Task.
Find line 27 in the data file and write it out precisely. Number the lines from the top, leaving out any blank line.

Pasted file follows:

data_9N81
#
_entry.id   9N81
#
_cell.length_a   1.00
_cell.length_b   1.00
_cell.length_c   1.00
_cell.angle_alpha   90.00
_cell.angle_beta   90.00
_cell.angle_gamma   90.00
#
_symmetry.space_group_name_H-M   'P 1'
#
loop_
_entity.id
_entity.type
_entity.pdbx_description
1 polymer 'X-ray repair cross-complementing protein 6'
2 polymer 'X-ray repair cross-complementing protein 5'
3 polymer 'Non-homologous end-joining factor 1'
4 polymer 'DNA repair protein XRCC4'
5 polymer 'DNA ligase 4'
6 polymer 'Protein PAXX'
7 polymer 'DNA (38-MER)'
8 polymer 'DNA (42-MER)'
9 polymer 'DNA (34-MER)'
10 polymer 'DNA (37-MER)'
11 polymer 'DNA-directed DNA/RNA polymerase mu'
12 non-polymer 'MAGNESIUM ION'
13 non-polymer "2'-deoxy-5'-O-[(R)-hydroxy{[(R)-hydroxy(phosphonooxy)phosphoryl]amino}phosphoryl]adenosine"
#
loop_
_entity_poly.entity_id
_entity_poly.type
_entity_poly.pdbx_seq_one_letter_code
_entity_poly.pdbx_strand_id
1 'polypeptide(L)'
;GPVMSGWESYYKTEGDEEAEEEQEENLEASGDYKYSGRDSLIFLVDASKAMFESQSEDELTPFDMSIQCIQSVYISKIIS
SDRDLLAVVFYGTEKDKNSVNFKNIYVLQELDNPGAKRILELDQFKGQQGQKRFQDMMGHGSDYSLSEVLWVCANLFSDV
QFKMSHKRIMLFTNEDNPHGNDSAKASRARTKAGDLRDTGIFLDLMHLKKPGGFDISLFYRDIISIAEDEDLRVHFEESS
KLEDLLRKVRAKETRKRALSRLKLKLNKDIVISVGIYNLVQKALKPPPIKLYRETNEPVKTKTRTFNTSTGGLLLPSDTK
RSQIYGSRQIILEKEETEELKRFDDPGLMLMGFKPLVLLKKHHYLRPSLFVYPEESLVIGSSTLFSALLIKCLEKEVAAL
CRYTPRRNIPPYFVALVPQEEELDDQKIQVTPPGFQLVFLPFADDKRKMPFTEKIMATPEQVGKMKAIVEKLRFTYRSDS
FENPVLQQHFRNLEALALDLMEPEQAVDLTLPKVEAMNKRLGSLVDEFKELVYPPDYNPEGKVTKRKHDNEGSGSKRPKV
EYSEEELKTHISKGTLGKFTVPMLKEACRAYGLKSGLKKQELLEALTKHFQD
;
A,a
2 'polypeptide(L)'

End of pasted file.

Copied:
10 polymer 'DNA (37-MER)'